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From this tweet by Neil deGrasse Tyson:

The rise of flat-Earthers in the United States...

And from The Guardian

Researchers believe they have identified the prime driver for a startling rise in the number of people who think the Earth is flat...

Is there a rise in the number of people who think the Earth is flat?

I found this YouGov article which states "Just 66% of millennials firmly believe that the earth is round." The same article shows that a higher percentage of respondents believe the Earth is round with an increasing age group. However, YouGov doesn't publicly release its methodology, so I am not particularly inclined to believe its results (especially if uncorroborated).

I have also seen the graph below. However, it indicates (supposedly) search volume, which may not be proportional to the number of flat-Earthers (i.e. if I search "Flat earth," it doesn't necessarily mean I am a flat-Earther).

enter image description here

Note: The tweet mentions "in the United States." This question relates to people in general as in the entire Earth population.

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    Your last point is very relevant. Google trends or any other traffic metrics don't mean that there are more believers, just that it's a trendy topic. This exact question for example, increase traffic about flat earth topic, without claiming it's true – Kepotx Apr 11 at 11:29
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    As for your final Note, that most probably makes the question unanswerable, there are unlikely to exist any worldwide representative surveys with this question, that have been consistently asked over time. If you limit it to the USA then it may be answerable (or not). Also, the tweet by Neil deGrasse Tyson makes the claim only for the USA. – gerrit Apr 11 at 11:31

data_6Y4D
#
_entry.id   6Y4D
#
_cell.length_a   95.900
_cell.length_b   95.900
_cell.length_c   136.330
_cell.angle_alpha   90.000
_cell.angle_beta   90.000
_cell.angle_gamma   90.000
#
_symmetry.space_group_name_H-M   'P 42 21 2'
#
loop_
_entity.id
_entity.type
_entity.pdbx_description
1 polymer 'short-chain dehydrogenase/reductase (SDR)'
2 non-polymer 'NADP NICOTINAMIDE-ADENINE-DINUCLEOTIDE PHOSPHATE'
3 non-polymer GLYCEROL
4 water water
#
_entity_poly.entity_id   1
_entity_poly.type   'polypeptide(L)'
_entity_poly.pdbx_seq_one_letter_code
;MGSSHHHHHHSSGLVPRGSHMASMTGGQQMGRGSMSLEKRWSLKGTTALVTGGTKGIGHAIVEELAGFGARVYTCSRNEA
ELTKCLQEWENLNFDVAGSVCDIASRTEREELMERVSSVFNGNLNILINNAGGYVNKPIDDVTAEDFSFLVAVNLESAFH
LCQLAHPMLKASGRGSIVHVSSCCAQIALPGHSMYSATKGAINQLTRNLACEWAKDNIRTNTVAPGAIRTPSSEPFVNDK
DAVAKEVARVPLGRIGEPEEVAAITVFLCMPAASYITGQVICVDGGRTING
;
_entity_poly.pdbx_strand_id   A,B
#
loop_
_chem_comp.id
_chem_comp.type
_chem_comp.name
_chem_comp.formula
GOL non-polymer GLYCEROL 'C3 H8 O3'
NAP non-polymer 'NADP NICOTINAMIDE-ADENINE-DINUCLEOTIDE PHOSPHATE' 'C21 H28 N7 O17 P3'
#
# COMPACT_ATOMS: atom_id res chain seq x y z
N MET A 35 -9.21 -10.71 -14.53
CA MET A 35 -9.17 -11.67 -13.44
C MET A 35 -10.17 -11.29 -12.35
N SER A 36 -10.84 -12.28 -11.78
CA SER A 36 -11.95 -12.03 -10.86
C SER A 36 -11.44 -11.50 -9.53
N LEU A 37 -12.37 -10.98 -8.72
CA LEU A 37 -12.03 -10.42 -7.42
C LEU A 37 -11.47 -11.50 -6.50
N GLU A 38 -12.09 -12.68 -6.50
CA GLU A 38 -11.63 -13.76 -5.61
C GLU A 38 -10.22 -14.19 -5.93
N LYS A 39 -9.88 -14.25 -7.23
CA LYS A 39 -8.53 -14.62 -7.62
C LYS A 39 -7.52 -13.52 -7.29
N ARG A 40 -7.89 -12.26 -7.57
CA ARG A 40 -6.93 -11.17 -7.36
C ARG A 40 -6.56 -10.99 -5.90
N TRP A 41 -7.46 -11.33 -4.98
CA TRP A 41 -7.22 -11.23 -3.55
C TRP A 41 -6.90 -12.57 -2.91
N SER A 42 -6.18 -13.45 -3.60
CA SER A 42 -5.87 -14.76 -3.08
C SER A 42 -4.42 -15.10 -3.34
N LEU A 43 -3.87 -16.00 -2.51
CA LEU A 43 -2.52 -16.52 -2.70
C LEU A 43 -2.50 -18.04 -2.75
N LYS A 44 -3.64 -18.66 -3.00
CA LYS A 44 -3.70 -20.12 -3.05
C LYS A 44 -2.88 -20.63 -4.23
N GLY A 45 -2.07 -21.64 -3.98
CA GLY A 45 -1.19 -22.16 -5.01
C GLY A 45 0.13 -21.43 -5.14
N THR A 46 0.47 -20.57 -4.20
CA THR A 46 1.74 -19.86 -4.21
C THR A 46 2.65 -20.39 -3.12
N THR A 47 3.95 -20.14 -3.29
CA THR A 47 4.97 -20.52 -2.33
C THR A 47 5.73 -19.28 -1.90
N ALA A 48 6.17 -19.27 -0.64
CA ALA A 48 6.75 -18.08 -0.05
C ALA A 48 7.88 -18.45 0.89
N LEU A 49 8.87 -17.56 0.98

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    I think you could definitely say that there's an obvious rise in the visibility of the flat-Earth movement; but beyond that would be rather difficult to determine. It seems unlikely you will find statistics for the number of "flat-Earthers" over time. There's also the issue of Poe's Law. Even looking at the numbers of Youtube videos, or Facebook groups supporting the topic, it's not clear how many of those people are being satirical. I think people are a lot more aware of the movement in the internet age; but if they're anything like me, people looking up "flat Earth" don't support it. – JMac Apr 11 at 11:38
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    @JMac Or enjoy arguing for a flat earth just to make everyone else frustrated. – pipe Apr 11 at 11:50
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    I am a fan of the title of that chart: "Spheres of influence". – Ertai87 Apr 11 at 18:26

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